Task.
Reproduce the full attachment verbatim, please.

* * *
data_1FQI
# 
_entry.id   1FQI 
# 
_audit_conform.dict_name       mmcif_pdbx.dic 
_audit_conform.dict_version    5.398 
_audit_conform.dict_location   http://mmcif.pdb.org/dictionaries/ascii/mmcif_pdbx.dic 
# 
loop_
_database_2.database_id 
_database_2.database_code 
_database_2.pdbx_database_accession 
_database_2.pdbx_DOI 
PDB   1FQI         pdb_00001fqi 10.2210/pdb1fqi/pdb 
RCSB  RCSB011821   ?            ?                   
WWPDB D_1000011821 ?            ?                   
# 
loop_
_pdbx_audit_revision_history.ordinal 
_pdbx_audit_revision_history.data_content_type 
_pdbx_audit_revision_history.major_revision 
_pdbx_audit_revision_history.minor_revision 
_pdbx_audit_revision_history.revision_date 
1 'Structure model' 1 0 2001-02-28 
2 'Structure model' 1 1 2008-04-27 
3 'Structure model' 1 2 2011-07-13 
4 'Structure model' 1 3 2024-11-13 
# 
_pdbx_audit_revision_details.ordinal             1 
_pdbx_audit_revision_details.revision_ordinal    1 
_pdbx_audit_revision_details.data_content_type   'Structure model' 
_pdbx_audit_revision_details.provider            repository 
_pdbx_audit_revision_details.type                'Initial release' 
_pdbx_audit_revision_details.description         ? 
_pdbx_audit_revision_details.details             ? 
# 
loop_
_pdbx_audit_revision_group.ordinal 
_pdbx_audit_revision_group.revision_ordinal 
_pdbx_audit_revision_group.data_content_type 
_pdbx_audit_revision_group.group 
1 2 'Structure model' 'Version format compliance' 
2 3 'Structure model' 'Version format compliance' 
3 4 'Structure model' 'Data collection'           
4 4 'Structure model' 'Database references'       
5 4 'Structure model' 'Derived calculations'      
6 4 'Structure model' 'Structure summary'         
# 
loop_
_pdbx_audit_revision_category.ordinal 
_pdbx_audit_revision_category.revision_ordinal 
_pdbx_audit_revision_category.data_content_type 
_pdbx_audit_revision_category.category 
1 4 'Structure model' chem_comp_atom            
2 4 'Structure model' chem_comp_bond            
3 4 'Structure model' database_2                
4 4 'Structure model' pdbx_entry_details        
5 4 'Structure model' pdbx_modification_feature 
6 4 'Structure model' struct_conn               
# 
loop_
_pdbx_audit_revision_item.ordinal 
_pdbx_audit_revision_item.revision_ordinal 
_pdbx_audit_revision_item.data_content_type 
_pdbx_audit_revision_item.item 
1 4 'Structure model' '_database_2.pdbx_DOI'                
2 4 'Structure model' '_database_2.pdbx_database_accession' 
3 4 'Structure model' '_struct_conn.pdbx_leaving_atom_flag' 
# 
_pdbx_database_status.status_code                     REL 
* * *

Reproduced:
data_1FQI
# 
_entry.id   1FQI 
# 
_audit_conform.dict_name       mmcif_pdbx.dic 
_audit_conform.dict_version    5.398 
_audit_conform.dict_location   http://mmcif.pdb.org/dictionaries/ascii/mmcif_pdbx.dic 
# 
loop_
_database_2.database_id 
_database_2.database_code 
_database_2.pdbx_database_accession 
_database_2.pdbx_DOI 
PDB   1FQI         pdb_00001fqi 10.2210/pdb1fqi/pdb 
RCSB  RCSB011821   ?            ?                   
WWPDB D_1000011821 ?            ?                   
# 
loop_
_pdbx_audit_revision_history.ordinal 
_pdbx_audit_revision_history.data_content_type 
_pdbx_audit_revision_history.major_revision 
_pdbx_audit_revision_history.minor_revision 
_pdbx_audit_revision_history.revision_date 
1 'Structure model' 1 0 2001-02-28 
2 'Structure model' 1 1 2008-04-27 
3 'Structure model' 1 2 2011-07-13 
4 'Structure model' 1 3 2024-11-13 
# 
_pdbx_audit_revision_details.ordinal             1 
_pdbx_audit_revision_details.revision_ordinal    1 
_pdbx_audit_revision_details.data_content_type   'Structure model' 
_pdbx_audit_revision_details.provider            repository 
_pdbx_audit_revision_details.type                'Initial release' 
_pdbx_audit_revision_details.description         ? 
_pdbx_audit_revision_details.details             ? 
# 
loop_
_pdbx_audit_revision_group.ordinal 
_pdbx_audit_revision_group.revision_ordinal 
_pdbx_audit_revision_group.data_content_type 
_pdbx_audit_revision_group.group 
1 2 'Structure model' 'Version format compliance' 
2 3 'Structure model' 'Version format compliance' 
3 4 'Structure model' 'Data collection'           
4 4 'Structure model' 'Database references'       
5 4 'Structure model' 'Derived calculations'      
6 4 'Structure model' 'Structure summary'         
# 
loop_
_pdbx_audit_revision_category.ordinal 
_pdbx_audit_revision_category.revision_ordinal 
_pdbx_audit_revision_category.data_content_type 
_pdbx_audit_revision_category.category 
1 4 'Structure model' chem_comp_atom            
2 4 'Structure model' chem_comp_bond            
3 4 'Structure model' database_2                
4 4 'Structure model' pdbx_entry_details        
5 4 'Structure model' pdbx_modification_feature 
6 4 'Structure model' struct_conn               
# 
loop_
_pdbx_audit_revision_item.ordinal 
_pdbx_audit_revision_item.revision_ordinal 
_pdbx_audit_revision_item.data_content_type 
_pdbx_audit_revision_item.item 
1 4 'Structure model' '_database_2.pdbx_DOI'                
2 4 'Structure model' '_database_2.pdbx_database_accession' 
3 4 'Structure model' '_struct_conn.pdbx_leaving_atom_flag' 
# 
_pdbx_database_status.status_code                     REL 